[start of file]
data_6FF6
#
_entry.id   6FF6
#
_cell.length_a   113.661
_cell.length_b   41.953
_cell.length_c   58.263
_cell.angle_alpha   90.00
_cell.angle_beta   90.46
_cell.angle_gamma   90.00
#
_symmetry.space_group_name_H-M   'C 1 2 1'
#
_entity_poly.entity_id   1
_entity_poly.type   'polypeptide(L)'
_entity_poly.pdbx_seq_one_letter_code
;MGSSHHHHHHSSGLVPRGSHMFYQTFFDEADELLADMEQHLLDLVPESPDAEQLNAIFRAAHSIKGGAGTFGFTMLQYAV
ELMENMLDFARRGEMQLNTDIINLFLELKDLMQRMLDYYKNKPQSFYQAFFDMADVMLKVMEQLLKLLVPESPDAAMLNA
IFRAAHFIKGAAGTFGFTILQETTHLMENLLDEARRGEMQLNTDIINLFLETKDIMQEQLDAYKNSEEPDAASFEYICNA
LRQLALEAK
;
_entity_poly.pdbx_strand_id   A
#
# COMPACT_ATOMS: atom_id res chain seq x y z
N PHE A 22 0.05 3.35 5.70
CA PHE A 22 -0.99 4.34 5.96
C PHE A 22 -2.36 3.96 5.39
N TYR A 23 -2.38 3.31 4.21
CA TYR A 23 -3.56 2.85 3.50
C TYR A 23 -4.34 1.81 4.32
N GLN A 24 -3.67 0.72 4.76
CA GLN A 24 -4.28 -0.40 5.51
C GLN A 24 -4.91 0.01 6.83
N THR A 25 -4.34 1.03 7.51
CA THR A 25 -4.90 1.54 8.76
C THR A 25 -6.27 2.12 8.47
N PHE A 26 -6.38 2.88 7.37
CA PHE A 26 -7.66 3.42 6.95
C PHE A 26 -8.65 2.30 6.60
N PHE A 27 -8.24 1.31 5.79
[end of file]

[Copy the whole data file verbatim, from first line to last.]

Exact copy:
data_6FF6
#
_entry.id   6FF6
#
_cell.length_a   113.661
_cell.length_b   41.953
_cell.length_c   58.263
_cell.angle_alpha   90.00
_cell.angle_beta   90.46
_cell.angle_gamma   90.00
#
_symmetry.space_group_name_H-M   'C 1 2 1'
#
_entity_poly.entity_id   1
_entity_poly.type   'polypeptide(L)'
_entity_poly.pdbx_seq_one_letter_code
;MGSSHHHHHHSSGLVPRGSHMFYQTFFDEADELLADMEQHLLDLVPESPDAEQLNAIFRAAHSIKGGAGTFGFTMLQYAV
ELMENMLDFARRGEMQLNTDIINLFLELKDLMQRMLDYYKNKPQSFYQAFFDMADVMLKVMEQLLKLLVPESPDAAMLNA
IFRAAHFIKGAAGTFGFTILQETTHLMENLLDEARRGEMQLNTDIINLFLETKDIMQEQLDAYKNSEEPDAASFEYICNA
LRQLALEAK
;
_entity_poly.pdbx_strand_id   A
#
# COMPACT_ATOMS: atom_id res chain seq x y z
N PHE A 22 0.05 3.35 5.70
CA PHE A 22 -0.99 4.34 5.96
C PHE A 22 -2.36 3.96 5.39
N TYR A 23 -2.38 3.31 4.21
CA TYR A 23 -3.56 2.85 3.50
C TYR A 23 -4.34 1.81 4.32
N GLN A 24 -3.67 0.72 4.76
CA GLN A 24 -4.28 -0.40 5.51
C GLN A 24 -4.91 0.01 6.83
N THR A 25 -4.34 1.03 7.51
CA THR A 25 -4.90 1.54 8.76
C THR A 25 -6.27 2.12 8.47
N PHE A 26 -6.38 2.88 7.37
CA PHE A 26 -7.66 3.42 6.95
C PHE A 26 -8.65 2.30 6.60
N PHE A 27 -8.24 1.31 5.79